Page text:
It has been a long time since I was lost at sea.  I have had time to explore the devastating pit falls in this land, and I have felt the loneliness, despair, pain, and rejection that lie in them.  But I have also climbed to the amazing mountaintops of this land.  These highs are indescribably.  The joy, love, excitement, triumph, pride and bliss of these peaks can never truly be explained to someone who has not climbed them.  It is true that my land is very different from most of my friends’ lands.  But I would not change it for the world.  My land has taught me to love every small beautiful moment and to be patient through every difficult one.  It has taught me what true love is and who true friends are.  It has taught me I am stronger than I ever thought possible.  But most of all it has taught me that Skylynn was never lost.  Only I was.  It is a beautiful thing to live on the island of autism with her.  I love you my beautiful daughter.  Thank you for this place and giving me the chance to live on it with you.

*Interesting note.  I wrote over half of this within a few months of Skylynn’s diagnosis.  I couldn’t finish it because I was just beginning to explore “Autism Island”.  It has been really interested to go back and finish it now.  It is my true perspective at two very different times during this process.
“In Their Own Words” is a series within the Autism Speaks blog which shares the voices of people who have autism, as well as their loved ones. If you have a story you wish to share about your personal experience with autism, please send it to editors@autismspeaks.org. Autism Speaks reserves the right to edit contributions for space, style and content. Because of the volume of submissions, not all can be published on the site.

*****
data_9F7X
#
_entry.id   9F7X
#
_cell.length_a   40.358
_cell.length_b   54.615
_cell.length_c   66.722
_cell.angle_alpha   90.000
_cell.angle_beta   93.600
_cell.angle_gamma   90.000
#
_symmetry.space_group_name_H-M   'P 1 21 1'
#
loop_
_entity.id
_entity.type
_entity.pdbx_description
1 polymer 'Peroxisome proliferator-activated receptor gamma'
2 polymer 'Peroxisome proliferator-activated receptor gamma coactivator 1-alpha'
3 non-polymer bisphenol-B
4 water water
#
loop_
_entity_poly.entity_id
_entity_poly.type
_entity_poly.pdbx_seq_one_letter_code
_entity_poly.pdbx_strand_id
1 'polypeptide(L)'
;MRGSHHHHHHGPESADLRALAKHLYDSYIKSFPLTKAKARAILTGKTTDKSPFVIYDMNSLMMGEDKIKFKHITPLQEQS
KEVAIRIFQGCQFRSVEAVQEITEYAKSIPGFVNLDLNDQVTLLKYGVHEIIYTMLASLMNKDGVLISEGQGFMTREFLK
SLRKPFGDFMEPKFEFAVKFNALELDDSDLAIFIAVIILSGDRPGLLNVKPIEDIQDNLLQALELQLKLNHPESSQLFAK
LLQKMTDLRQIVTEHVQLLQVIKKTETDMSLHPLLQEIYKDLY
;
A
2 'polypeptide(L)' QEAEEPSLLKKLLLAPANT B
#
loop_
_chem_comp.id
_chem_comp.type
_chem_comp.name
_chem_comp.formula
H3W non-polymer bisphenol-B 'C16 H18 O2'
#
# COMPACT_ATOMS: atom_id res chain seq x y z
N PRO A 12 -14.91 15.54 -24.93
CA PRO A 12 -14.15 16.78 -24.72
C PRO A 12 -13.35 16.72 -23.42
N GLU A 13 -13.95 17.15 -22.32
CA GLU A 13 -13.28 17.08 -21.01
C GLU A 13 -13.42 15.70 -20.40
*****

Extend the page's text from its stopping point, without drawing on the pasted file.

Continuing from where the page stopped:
Autism in the News – 03.01.12

SPOTLIGHT: Teachers of autistic students use iPads (Glen Gllyn, Ill.)
Teachers of students with autism say it’s the year of the iPad. It provides motivation. It helps with therapy and handwriting practice. It even models appropriate ways to share toys or take turns. Read more.

Autism, clean stream projects win fair (Muskogee Phoenix)
Winning exhibits at the Muskogee Regional Science & Engineering Fair could help people with autism communicate and help clean area streams. Read more. 

Autism Associates Comes to the Area (Perkiomen Valley)
Debbie Greenwald, Autism Specialist, Board Certified associate Behavior Analyst, Relationship Development Intervention (RDI) Certified Consultant, is the founder of Autism Associates – a program that provides services for families affected by autism and other neurological disorders. Read more.

Autism Speaks prepares for walk, 5K Sunday in West Palm Beach (Palm Beach Daily News)
Being connected has its benefits. When their then-2-year-old grandson Christian was diagnosed with autism in 2004, Bob and Suzanne Wright of Palm Beach and New York let their fingers do the walking. The developmental disease took their grandson’s ability to talk. Read more.

Autism coverage bill clears House (The Salt Lake Tribune)
A bill that would qualify hundreds of young children with autism for Medicaid coverage during a two-year pilot program passed easily through the House Wednesday on its way to the Senate. Read more. 

Autism Speaks’ daily blog “Autism in the News” is a mix of top news stories of the day. Autism Speaks does not vet the stories and the views contained therein do not necessarily reflect Autism Speaks beliefs or point of view.

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When an Autism Diagnosis Brings Relief

February 29, 2012 13 comments

Vincent Randazzo’s son Michael was diagnosed with Down syndrome early in life, leading Vincent to become actively involved with the National Down Syndrome Society (NDSS). Autism Speaks and NDSS are now partnering in their support before Congress for the Achieving a Better Life Experience (ABLE) Act which would allow families raising children with disabilities, such as autism or Down syndrome, to save tax-free for their future needs.

Vincent Randazzo explains how his family’s connection with autism runs even deeper.

When my son Michael was born with Down syndrome 13 years ago, my wife Dorothy and I were upset and sad for Michael that he would not experience a normal life. Because of our circumstances, however, we did not experience the sense of terror that so many parents face when they get the news that their newborn has a developmental disability.